The former Minneapolis police officer who fatally shot an unarmed woman after calling emergency services to report a possible rape that occurred outside her home will be sentenced to a lighter charge Thursday after his murder conviction was canceled in a case that attracted worldwide attention and was fraught with serious consequences. a question of race.
Mohamed Noor was originally convicted of third-degree murder and manslaughter in the July 2017 murder of Justine Ruschik Damond, a 40-year-old U.S. and Australian citizen and yoga teacher who was engaged.
At his 2019 trial, Noor testified that he and his partner were driving slowly down an alley when a loud bang on his police SUV made him fear for their lives. He said he saw a woman appear at a partner’s window and raised her right hand before he fired from the passenger seat to stop what he saw as a threat.
He was sentenced to 12 and a half years on murder charges and spent most of his time in an out-of-state institution. But last month, the Minnesota Supreme Court overturned Noor’s conviction and conviction, saying the third-degree murder law was inconsistent with the facts of the case.
Noor remains convicted of second-degree manslaughter, which carries a sentence of 41 to 57 months with an estimated sentence of four years in accordance with state guidelines.
His lawyers, Tom Plunkett and Peter Wald, requested a 41-month sentence, saying the lower end of the range would reflect Noor’s good behavior behind bars and the harsh conditions he faced for months in isolation from the general prison population. Legal experts expect prosecutors to pursue a high-level sentence.
Nur, who was fired after being charged, has already served more than 29 months. In Minnesota, well-behaved defendants usually serve two-thirds of their prison sentences, with the remainder released under supervision. If Noor receives an estimated four years for manslaughter, he could be eligible for a supervised release around the end of this year.
If the judge agrees with the defense and sentences Noor to 41 months, he could very soon be released under supervision.
Marsh Halberg, a Minneapolis attorney unrelated to the case, predicted that Judge Catherine Quintens would sentence Noor to four years. However, he said: “It would have been more correct to give him a lower limit … because he was alone.”
Noor has the right to make a statement at Thursday’s hearing, although it was not immediately clear whether he would do so. When sentenced on June 7, 2019, he was flustered, expressing regret for what he had done and apologizing to the Damonde family.
“I caused this tragedy and this is my burden,” he said then, adding: “I cannot apologize enough and I can never make up for the loss that I caused to Miss Ruschik’s family.”
Victims are expected to make statements. Prosecutors say Damonda’s family members who came from Australia to attend the 2019 trial will not appear in person, but may appear live via video.
Damonde’s death angered the citizens of the United States and Australia and led to the resignation of the Chief of Police of Minneapolis. This also led the department to change its body camera policy; Noor and his partner had no activation when they investigated Damonde’s emergency call.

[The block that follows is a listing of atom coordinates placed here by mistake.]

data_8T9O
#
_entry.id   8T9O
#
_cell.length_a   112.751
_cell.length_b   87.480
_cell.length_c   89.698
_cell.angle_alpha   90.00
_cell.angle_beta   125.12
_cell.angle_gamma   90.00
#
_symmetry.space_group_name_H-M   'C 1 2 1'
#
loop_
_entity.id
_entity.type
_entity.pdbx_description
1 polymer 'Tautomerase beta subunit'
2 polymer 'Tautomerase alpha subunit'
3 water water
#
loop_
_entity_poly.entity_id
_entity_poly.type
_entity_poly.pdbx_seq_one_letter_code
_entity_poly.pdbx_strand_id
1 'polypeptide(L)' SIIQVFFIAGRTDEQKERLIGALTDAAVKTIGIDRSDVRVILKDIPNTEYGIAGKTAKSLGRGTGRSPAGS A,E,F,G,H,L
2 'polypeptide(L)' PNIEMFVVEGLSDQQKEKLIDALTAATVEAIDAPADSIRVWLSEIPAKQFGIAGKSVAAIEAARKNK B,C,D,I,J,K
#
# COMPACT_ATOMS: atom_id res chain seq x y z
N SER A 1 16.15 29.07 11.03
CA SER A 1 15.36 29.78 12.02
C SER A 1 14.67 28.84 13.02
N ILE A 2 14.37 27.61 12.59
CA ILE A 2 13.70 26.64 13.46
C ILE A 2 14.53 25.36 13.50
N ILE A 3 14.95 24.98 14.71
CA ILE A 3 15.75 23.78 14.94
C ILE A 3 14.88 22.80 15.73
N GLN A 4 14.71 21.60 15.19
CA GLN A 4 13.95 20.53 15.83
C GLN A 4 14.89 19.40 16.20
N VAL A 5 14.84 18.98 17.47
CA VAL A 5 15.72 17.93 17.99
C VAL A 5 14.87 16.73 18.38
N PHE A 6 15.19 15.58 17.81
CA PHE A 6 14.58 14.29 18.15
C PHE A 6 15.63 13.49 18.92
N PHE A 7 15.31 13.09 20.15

Noor, an American from Somalia, is believed to be the first Minnesota officer to be convicted of murder while on duty. Activists, who have long called for officers to be held accountable for the use of fatal force, welcomed the murder conviction, but complained that it was handed down when the officer was black and the victim was white. Some doubted that the case was treated in the same way as a police shooting involving black victims.
Days after Noor’s conviction, Minneapolis agreed to pay $ 20 million to the Damonde family. It was believed to be the largest settlement ever to emerge from police violence in Minnesota at the time, and Mayor Jacob Frey cited Noor’s unprecedented conviction in this large settlement.
But the state Supreme Court ultimately ruled that a murder conviction was inconsistent with the evidence, stating that third-degree murder can only be used when the defendant demonstrates “a general indifference to human life,” and not when the behavior is directed against a specific person. as it was with Damond.
This decision devastated those close to Damonde. Her fiancé, Don Damonde – she used his last name despite the fact that their wedding was a month later when she was killed – said during the ruling: “None of this can hurt my heart more than it did before but now it really seems to me that there was no justice for Justine. “
But others said it was the right decision.
“It should never have been admitted to trial on (murder) charges,” Halberg said. “It might seem nice to charge this kind of charge because it sounds like you are more zealous as a prosecutor, but the law doesn’t fit.”
In the aftermath of Noor’s case, another former Minnesota officer was convicted of murder. Derek Choven was convicted in April of second degree manslaughter, third degree murder and manslaughter on May 25, 2020, when George Floyd was killed. Chauvin was sentenced to 22 and a half years in prison on charges of second-degree murder. His third-degree murder conviction is likely to be overturned given Noor’s ruling, but the second-degree conviction is expected to remain in effect, legal experts say.
Minneapolis reached a $ 27 million settlement with the Floyd family.